Now we will need to add the key to this user. Click the View User Details button in the action menu of the user:


Click the Add Public Key button:


And copy the content of the ~/.oci/oci_api_key_public.pem file:


Next, we want to give this user Administrator privileges. To do so, go to Groups:


Click the Add User to Group button:


Select Administrators and hit the Add button:


Now, this user is all set to work with the Command Line Interface (CLI):


We will now configure the CLI to connect as the cliUser we just created.
In your terminal run in your home directory:

./oci setup config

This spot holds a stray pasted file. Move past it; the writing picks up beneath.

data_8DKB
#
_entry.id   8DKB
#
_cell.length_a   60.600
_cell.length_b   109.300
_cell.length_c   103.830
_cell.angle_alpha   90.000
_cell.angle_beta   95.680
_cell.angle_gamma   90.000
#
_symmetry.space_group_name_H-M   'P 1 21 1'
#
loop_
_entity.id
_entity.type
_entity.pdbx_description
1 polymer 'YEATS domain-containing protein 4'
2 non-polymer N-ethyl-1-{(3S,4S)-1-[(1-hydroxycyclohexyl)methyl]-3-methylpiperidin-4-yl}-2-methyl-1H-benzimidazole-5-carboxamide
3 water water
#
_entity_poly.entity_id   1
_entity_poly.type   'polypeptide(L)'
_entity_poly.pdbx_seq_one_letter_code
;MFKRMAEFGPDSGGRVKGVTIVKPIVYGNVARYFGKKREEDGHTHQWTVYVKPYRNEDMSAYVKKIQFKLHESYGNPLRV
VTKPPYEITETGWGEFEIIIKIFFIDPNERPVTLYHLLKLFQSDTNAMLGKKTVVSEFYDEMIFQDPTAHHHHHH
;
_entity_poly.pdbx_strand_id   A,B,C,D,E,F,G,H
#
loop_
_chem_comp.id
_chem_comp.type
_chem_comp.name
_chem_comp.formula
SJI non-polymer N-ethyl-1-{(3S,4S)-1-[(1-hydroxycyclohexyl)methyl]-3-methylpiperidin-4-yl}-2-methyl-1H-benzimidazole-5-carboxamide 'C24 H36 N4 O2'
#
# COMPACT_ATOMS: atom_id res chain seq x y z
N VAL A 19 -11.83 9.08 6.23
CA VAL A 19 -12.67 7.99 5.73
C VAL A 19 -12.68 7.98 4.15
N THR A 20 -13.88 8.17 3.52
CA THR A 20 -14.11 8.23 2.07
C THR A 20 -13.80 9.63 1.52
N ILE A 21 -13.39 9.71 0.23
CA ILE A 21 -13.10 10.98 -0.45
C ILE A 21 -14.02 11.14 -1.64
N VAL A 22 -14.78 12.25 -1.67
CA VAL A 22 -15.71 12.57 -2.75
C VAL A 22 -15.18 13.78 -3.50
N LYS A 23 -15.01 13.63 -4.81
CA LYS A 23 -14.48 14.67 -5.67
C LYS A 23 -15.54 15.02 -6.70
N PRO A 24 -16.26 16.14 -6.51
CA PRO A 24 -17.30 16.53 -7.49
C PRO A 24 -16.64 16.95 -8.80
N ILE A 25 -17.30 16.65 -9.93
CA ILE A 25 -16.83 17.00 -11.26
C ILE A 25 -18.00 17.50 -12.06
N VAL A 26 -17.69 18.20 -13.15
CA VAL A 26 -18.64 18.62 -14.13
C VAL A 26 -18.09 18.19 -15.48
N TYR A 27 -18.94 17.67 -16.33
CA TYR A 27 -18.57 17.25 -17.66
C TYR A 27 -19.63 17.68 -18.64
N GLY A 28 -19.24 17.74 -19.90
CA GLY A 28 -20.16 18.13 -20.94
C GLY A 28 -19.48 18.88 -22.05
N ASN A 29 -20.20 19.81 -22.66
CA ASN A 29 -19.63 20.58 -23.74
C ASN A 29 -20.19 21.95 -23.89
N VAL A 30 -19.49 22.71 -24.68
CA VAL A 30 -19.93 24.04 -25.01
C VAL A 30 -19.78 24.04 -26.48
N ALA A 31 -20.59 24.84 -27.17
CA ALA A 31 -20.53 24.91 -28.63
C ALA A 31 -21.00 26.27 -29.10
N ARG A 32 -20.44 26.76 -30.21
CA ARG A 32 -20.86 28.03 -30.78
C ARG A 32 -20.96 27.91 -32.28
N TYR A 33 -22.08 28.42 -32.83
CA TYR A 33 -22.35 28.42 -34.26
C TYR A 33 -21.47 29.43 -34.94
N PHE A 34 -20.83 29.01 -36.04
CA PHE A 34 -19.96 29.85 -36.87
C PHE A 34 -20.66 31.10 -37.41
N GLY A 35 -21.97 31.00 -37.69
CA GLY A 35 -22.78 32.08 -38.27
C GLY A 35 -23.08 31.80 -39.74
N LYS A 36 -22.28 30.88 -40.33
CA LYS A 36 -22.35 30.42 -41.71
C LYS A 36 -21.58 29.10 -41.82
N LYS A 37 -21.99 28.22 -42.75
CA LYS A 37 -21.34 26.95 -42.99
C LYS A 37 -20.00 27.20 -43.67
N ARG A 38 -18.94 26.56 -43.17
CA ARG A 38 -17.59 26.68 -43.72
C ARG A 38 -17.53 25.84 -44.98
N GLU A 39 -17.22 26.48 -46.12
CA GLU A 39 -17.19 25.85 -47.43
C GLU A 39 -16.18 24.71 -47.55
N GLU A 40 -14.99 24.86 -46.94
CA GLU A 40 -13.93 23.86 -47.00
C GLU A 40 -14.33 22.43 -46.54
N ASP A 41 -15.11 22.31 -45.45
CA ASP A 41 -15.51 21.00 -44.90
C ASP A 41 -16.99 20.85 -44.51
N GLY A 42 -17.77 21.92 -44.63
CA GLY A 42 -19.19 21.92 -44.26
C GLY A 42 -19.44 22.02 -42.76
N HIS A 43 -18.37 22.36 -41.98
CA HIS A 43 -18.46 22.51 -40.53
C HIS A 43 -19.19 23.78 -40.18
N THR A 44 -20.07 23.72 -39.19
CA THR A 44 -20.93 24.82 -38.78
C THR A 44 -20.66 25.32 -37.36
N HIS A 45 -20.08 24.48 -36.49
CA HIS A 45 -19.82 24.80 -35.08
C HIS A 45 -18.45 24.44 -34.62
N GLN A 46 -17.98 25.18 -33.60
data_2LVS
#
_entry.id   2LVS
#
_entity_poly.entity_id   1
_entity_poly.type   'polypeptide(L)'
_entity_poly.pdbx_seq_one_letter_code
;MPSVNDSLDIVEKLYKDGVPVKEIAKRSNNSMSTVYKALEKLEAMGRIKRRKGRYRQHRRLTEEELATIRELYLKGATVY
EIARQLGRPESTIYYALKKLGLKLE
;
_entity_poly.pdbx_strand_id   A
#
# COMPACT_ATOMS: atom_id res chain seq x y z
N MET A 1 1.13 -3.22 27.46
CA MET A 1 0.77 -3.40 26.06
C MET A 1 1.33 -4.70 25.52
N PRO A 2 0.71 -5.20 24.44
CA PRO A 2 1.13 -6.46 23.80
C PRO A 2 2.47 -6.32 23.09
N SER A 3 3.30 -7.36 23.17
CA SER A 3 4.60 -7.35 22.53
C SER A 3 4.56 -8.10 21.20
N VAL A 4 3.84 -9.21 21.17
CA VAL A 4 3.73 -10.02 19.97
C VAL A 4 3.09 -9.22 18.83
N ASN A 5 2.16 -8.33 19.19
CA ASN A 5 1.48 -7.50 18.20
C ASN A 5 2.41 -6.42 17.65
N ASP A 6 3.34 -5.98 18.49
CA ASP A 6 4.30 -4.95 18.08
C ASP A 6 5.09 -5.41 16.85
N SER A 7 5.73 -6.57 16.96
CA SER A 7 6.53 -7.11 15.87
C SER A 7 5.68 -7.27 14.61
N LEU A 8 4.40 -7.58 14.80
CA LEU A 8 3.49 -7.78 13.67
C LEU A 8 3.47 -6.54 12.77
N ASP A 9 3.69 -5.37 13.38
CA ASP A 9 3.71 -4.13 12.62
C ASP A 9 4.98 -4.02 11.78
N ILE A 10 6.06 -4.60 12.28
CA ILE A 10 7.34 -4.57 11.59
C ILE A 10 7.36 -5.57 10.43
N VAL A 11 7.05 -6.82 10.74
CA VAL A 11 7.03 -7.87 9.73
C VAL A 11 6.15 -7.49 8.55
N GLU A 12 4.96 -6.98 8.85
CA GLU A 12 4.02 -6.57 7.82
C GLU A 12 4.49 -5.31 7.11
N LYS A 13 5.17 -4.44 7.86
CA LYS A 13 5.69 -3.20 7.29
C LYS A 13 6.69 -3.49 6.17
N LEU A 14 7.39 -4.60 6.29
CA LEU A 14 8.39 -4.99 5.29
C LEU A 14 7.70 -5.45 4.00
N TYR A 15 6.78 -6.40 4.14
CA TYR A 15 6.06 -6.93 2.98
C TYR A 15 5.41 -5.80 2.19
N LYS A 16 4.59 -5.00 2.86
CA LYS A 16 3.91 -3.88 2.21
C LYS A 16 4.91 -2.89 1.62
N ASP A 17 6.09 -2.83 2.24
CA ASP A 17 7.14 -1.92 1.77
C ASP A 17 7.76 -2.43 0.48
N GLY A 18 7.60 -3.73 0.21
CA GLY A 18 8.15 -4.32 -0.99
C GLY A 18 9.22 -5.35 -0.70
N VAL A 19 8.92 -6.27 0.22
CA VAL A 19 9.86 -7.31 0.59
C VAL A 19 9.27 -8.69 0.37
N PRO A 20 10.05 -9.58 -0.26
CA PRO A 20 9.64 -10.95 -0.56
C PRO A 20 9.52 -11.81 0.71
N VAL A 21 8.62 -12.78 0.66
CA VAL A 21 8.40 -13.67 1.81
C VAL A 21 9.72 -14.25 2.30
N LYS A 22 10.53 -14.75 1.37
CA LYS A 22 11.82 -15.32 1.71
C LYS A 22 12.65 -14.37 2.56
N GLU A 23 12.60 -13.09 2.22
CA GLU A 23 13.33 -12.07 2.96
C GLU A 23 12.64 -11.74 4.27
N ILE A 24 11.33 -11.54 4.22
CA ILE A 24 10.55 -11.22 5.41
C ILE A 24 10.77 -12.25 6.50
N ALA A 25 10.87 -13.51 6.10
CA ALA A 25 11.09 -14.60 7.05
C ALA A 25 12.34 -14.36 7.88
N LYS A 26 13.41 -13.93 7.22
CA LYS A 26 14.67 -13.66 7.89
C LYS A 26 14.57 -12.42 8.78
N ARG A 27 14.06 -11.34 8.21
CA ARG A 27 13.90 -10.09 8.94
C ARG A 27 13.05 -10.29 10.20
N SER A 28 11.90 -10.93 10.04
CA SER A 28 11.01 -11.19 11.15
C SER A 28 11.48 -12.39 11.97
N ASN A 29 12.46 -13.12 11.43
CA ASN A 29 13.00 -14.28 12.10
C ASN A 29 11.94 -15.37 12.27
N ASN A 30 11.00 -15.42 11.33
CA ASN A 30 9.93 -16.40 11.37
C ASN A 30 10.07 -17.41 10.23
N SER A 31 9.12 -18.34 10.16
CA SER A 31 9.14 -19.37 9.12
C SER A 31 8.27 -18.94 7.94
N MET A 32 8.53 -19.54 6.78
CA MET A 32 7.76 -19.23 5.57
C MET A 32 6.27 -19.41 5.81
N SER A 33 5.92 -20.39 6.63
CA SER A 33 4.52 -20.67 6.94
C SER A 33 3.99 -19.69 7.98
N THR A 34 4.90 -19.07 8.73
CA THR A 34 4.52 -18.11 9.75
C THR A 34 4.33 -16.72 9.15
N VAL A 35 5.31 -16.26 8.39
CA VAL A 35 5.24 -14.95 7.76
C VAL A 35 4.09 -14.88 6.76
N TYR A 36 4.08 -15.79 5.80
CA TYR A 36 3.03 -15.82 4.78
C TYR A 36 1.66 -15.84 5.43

The wizard asks for some OCIDs. Below I walk you through where to find them.

The user OCID, go to Identity > Users and the details of the user. Next to OCID click the Copy link:


The tenancy OCID you find in Administration > Tenancy Details:





















The location you find when you scroll down in the Regions section of the Tenancy screen. Yours will be highlighted in green.


The final question of the wizard is if you want to create a new RSA key, answer No and point to the file (and not the directory like I first did). This is how it looks like after answering the questions:


Once the wizard is complete, you are all set. You can view the config file by doing:

cat .oci/config


Next, we want to create a Bucket in a Compartment and add a file through the CLI to that bucket.

Before we can run the command, we have to know the OCI of the Compartment. Here're the steps to get to that. Identity > Compartments:


 In the Details you find the OCI: